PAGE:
The malware will be inserted in payload carrier files — the recipients will be instructed into enabling the built-in scripts — this is the case in macro-infected documents. They can be of all popular file types: presentations, databases, spreadsheets and text documents. The running of the macros will run a PowerShell initial infection script. This script will lead to the Raccoon malware installation.
Another extortion scam which is used by the criminals is the distribution of fake DocuSign documents. They are masked as legitimate files which when activated will download the malware.
Raccoon Malware: February 2020 Activity
There is a new strain of Raccoon with even more advanced built-in functionality. The new threat is being spread by an unknown hacking group; it is possible that this criminal collective is not the same as before. The cybercriminals have updated the malware in order to harvest sensitive information from victims. The security analysis shows that the following types of personal information can be harvested:
- Personal Identiy Information
- Payment Card Information
- Cryptocurrency Miners
- Web Browser Information Stored Data
A dangerous feature found in this new version of the malware is that it can also steal information from compromised devices which are using the TOR anonymous network. The information gathering module has been updated now to include software such as Mozilla Firefox, Google Chrome, Microsoft Edge and etc.
The new version can additionally steal credentials from any of the popular cryptocurrency wallets: Electrum, Ethereum, Jaxx, Exodus and Monero among others. This information stealing functionality is also extended to popular email clients such as Outlook, Foxmail and Mozilla Thunderbird. The attackers are probably using the Raccoon in order to acquire sensitive user data — the main goal is to intrude onto the target network. It is very possible that when this is done the virus may acquire administrative privileges.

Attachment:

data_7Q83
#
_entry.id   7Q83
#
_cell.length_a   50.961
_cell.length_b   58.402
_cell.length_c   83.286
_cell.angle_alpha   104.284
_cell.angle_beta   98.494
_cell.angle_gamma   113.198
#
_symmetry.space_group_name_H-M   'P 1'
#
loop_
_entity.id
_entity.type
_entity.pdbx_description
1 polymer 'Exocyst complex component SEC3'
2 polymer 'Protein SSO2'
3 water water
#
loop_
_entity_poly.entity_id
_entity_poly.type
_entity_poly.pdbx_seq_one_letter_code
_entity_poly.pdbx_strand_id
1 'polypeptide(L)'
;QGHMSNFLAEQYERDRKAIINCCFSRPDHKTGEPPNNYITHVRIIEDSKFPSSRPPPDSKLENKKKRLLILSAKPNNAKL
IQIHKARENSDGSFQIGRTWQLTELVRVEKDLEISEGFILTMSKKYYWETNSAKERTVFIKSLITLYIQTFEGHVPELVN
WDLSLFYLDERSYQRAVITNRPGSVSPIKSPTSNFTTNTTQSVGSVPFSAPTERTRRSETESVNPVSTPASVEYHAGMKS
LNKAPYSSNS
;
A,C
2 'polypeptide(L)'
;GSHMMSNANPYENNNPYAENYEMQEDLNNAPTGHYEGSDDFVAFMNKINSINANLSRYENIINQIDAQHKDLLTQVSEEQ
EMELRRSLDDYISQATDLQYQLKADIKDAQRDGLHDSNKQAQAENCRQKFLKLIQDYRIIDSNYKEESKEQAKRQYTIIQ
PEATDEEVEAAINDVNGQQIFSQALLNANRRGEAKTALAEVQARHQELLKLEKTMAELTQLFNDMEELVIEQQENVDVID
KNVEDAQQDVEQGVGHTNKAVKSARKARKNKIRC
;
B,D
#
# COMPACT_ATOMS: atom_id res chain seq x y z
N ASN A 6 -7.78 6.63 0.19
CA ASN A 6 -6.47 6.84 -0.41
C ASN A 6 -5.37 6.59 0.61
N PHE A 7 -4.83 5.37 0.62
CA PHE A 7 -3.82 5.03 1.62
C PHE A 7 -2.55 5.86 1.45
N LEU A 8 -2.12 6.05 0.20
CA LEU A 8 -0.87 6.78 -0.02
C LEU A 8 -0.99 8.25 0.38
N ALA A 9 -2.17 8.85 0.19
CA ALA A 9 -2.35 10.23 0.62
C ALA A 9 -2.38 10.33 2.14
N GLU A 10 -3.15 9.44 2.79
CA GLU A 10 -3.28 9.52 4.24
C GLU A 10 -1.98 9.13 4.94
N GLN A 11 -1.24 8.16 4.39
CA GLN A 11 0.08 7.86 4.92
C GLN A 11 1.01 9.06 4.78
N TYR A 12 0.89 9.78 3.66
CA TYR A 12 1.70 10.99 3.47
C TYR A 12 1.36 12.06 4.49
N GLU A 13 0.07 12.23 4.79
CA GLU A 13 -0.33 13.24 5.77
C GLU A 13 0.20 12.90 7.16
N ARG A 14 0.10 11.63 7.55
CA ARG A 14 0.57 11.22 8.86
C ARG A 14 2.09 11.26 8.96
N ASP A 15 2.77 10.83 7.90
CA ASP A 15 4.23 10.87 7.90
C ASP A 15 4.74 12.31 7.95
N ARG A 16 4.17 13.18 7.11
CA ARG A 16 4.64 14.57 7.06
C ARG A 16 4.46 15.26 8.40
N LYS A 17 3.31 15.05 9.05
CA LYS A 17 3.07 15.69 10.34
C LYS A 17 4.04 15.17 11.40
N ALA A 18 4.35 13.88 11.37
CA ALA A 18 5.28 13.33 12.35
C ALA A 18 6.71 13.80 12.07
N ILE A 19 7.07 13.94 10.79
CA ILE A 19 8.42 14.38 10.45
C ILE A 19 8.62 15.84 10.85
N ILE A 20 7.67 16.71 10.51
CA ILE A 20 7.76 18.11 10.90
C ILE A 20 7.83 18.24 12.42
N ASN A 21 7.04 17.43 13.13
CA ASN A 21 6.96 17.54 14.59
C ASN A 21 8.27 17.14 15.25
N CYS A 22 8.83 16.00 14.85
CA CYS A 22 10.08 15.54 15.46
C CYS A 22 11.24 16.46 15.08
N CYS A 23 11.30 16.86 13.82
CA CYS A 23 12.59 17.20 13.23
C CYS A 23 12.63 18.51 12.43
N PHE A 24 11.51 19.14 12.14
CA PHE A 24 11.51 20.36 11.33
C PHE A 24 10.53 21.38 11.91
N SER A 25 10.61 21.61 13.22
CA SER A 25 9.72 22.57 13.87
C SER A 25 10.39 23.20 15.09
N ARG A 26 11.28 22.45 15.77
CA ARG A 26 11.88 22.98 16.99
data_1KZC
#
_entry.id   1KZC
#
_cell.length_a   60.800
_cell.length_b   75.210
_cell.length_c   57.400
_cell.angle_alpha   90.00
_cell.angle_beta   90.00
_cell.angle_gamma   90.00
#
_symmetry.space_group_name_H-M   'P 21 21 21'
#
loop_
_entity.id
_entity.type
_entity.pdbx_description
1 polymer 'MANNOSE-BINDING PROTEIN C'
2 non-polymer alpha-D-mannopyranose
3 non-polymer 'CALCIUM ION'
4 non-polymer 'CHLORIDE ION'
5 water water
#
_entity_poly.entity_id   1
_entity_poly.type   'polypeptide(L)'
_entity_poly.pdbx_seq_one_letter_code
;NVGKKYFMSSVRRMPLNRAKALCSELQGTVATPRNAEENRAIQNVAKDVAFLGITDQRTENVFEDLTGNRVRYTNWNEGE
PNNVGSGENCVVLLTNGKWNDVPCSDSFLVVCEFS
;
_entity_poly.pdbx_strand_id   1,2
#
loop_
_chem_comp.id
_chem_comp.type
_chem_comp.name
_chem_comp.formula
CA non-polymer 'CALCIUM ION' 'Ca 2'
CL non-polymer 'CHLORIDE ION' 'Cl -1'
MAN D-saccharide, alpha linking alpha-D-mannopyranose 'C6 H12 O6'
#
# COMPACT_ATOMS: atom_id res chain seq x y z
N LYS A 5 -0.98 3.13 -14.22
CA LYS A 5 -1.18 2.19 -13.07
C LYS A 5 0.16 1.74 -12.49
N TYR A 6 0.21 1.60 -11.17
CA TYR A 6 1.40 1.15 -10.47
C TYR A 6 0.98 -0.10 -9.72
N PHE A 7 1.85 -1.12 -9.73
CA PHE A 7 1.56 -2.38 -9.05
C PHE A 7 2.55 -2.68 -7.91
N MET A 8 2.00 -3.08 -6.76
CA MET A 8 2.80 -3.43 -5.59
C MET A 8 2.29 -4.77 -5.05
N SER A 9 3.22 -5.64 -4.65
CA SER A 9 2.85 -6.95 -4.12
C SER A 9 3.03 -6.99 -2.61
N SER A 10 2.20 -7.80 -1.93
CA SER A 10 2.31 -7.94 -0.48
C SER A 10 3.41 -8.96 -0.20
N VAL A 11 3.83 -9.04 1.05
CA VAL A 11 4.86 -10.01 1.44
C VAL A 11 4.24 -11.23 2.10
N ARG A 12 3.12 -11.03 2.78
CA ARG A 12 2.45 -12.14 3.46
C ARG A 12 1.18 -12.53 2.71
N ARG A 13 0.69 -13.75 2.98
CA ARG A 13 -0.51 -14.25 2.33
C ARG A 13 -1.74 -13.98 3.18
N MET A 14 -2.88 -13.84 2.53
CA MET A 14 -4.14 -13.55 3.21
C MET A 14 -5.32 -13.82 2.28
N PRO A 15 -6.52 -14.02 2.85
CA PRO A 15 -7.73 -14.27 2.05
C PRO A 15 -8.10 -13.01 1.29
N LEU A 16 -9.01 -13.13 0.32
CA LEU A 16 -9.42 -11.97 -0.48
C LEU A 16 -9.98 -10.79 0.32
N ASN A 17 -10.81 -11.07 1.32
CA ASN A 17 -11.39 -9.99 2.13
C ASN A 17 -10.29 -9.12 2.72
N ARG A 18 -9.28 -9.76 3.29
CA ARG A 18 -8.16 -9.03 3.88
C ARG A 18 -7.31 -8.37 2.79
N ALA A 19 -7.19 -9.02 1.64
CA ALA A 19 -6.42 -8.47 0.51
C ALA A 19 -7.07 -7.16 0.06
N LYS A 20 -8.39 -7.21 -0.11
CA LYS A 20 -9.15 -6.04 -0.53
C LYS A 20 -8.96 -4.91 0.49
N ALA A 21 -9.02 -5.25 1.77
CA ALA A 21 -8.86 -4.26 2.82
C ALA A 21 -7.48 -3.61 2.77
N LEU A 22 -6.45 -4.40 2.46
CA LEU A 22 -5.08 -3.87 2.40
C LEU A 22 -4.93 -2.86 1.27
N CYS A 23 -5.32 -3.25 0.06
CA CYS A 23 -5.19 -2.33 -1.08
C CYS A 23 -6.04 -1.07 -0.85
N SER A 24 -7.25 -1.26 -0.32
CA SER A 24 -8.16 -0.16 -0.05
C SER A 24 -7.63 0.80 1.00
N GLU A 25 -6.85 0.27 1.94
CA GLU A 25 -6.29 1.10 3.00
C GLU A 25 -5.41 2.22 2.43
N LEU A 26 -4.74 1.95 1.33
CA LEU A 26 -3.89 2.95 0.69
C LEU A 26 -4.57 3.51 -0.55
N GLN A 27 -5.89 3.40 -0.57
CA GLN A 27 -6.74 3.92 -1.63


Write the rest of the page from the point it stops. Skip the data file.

The advanced functionality of the Raccoon allows it to execute a lot of malicious actions:
- Reconnaissance — The Trojan can take screenshots of the user activity and send them automatically to the hacker operators.
- Additional Infections — In many cases these infections can be used to drop other malware to the hosts — ransomware, sabotage scripts and etc.
- System Reconfiguration — Raccoon infections can be used to drastically reconfigure the system — changes can be made to the Windows Registry, configuration files and etc.
Raccoon samples appear to be created as part of a global RaaS (ransomware-as-a-service) operation — this means that the original developers of the malware offer customization options to prospective buyers. There may be different price plans and options which can be ordered from the developers, as well as custom orders.
Raccoon Infostealer Malware — Technical Overview